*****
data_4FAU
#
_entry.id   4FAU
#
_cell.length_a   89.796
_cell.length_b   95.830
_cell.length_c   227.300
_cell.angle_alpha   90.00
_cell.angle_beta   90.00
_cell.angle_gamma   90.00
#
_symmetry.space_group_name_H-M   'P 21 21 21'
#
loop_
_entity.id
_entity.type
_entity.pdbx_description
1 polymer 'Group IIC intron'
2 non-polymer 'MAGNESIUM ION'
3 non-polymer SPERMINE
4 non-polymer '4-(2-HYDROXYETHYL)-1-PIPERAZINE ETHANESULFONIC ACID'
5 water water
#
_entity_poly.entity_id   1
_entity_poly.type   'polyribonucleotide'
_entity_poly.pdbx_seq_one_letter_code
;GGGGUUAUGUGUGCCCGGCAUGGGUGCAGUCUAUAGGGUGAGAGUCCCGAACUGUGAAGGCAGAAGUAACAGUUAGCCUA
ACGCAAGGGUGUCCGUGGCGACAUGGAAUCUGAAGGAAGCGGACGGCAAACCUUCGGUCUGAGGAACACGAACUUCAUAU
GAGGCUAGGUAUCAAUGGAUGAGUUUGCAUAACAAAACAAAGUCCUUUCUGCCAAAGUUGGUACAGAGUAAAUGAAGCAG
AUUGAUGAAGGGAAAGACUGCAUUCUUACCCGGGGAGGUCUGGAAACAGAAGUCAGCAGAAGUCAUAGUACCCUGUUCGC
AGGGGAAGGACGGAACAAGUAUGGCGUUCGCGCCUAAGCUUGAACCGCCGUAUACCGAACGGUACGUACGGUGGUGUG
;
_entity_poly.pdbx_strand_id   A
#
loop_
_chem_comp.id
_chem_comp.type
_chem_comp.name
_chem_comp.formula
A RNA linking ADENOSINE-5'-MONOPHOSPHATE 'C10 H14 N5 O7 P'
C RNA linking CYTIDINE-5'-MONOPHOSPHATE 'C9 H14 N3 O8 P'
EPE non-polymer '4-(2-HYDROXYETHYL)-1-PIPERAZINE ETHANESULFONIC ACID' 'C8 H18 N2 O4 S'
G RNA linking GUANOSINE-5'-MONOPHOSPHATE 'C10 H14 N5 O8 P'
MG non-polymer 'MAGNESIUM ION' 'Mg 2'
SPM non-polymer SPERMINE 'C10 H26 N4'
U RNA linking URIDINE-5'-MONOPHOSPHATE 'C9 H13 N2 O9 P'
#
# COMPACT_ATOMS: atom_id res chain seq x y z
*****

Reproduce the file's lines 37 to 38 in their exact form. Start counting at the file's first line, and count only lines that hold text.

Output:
_chem_comp.type
_chem_comp.name